Customer service was much better, back in my day

1 Mar

1950sHousewife

When I was little my mum went to the same petrol station every week. I still remember pulling up and out bounced a man covered in grease, happy to fill our car up with petrol. In those days you weren’t allowed to fill your own car. It was brilliant because mum didn’t have to get out of the car and seeing as nothing much was sold at the servo there was no need. The man would even fill up her water and check her oil. We’d always wave at him. He was like family.

Now, we have to put the petrol in ourselves. We even have to get all our kids out of the car to pay for it and try and avoid buying them one of the thousands of junk food choices on display at the register. I don’t pay with cash, I don’t even use a PIN, I just wave my credit card in front of the machine and with barely a grunt from the attendant, I’m on my way, after strapping my three children back into their futuristic seats and seat belts.

Mum used to go to the same butcher too. He was always loud and he made the same joke. Mum would order steaks, sausages and mince and he’d say, “Eat in or takeaway?” We’d always laugh. He’d give us a cold Frankfurt to eat. It tasted so good.

I was feeling nostalgic one afternoon and on impulse, handed my son a cold Frankfurt to eat from the franchised butcher shop I sometimes used. He was green by the time we got to the car. We spent the next six hours in the emergency room at the hospital.

Now that I’m all grown up I can’t help but feel that I am annoying everyone by shopping. There they were all happy and relaxed and along I come to make a purchase, majorly inconveniencing them. There are no greetings or waves to my children. They are impatient. They move quickly. They want me gone. If I don’t move quickly enough to unpack, pay and then leave I feel like I’m intruding.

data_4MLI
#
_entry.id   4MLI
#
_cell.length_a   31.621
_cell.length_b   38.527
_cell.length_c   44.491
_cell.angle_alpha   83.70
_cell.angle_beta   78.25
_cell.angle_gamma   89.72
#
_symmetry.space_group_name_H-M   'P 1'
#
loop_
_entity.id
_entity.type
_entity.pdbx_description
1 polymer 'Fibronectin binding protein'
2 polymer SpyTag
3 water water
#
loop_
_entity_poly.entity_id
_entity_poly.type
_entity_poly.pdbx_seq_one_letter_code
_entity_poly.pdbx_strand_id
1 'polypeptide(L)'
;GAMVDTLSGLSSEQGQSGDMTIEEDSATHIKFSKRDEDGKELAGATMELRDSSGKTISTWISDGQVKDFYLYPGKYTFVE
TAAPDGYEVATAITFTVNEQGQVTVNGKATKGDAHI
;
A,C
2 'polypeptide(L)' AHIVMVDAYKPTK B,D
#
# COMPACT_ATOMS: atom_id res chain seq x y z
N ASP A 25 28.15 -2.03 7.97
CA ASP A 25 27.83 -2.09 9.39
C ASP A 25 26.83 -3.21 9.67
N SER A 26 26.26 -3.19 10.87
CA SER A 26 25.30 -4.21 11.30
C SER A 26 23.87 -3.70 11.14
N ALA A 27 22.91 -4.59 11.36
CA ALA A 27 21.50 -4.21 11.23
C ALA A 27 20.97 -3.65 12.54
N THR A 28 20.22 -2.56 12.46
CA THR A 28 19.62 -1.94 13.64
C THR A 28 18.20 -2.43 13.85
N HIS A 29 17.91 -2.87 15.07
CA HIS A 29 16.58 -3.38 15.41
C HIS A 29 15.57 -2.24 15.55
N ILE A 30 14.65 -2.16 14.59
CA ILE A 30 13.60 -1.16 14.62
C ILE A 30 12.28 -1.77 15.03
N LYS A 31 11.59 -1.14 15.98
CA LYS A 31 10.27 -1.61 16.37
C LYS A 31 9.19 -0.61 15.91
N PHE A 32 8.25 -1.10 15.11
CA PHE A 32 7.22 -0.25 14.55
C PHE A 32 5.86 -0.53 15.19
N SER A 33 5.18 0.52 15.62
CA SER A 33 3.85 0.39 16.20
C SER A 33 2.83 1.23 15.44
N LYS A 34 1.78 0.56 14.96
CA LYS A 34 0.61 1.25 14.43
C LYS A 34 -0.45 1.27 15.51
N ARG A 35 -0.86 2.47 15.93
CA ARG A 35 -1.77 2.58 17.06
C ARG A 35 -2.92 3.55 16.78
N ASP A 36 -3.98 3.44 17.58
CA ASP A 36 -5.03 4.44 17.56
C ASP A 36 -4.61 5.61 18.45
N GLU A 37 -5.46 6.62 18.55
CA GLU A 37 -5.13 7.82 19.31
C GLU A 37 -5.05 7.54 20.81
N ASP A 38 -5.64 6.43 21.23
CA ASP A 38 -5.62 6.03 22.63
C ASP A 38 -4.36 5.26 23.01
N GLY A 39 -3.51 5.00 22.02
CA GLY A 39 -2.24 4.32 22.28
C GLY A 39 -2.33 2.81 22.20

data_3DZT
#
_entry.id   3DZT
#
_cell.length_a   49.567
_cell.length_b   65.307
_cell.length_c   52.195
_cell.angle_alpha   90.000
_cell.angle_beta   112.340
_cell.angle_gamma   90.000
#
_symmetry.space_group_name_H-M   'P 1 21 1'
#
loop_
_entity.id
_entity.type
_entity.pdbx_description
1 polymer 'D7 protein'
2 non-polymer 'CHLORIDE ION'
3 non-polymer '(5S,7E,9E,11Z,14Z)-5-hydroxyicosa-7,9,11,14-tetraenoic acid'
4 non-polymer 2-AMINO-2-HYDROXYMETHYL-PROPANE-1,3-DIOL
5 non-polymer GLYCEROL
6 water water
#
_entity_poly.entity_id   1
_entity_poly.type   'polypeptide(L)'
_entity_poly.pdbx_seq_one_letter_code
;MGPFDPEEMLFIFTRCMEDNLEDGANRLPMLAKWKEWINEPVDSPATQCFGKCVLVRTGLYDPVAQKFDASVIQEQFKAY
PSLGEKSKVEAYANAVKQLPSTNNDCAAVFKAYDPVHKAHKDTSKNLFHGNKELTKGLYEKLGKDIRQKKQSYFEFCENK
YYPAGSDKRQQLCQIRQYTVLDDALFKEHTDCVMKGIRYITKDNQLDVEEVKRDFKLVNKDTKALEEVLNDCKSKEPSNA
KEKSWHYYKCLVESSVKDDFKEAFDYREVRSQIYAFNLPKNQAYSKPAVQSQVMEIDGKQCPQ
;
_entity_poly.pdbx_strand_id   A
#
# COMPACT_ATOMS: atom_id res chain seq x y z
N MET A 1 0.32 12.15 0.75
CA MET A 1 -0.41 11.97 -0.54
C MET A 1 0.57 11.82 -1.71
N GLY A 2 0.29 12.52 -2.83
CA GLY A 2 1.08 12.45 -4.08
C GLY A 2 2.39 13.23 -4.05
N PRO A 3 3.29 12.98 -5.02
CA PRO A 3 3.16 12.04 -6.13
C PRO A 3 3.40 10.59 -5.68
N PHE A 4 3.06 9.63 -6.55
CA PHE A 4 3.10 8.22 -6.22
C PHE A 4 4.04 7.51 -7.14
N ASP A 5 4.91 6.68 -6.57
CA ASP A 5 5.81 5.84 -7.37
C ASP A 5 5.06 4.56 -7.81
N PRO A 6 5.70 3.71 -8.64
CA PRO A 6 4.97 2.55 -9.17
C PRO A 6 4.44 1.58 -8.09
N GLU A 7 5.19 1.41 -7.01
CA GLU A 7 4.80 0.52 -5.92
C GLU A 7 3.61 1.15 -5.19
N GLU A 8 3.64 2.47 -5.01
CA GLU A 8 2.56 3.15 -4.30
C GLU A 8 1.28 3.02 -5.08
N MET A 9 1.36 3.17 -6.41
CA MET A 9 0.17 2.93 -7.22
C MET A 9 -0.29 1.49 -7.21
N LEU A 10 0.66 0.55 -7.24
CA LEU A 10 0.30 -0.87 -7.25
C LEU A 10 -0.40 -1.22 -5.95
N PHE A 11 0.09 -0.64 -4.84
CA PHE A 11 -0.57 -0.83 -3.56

The only time I sometimes feel welcome while shopping is when I’m clothes shopping. They always, always say hi. Then I remember that they say hi because apparently this reduces the risk of shoplifting. Oh. “Hi, I’m not a shop lifter”, I feel like saying. Imagine how bad I feel when I set off the alarm when leaving the shop because they’ve forgotten to remove the tag. I FEEL like a shop lifter. I’m not, I’m not!

I never carry cash. All my transactions are by card. It’s so funny at my brilliant Italian deli where they make it as difficult as possible to pay by card. I only ever use cash there. Once I forgot and I had to climb over and around a huge dried pasta display to pay. I’ve never forgotten cash again. But they are the friendliest place I shop at. They know my kids. They know my family. We interact.

Why can’t we go back to the good old days?

Oh, I just thought of another one. Remember when all items at the supermarkets had price tags on them? The workers would use those little guns to put the prices on. But sometimes the tags would fall off. When the lady at the counter came across an item with no price she’d always ask my mum if she knew how much it was. Mum would name a price and the lady would enter the price, without any hesitation. She believed the customer.

So retro!

 

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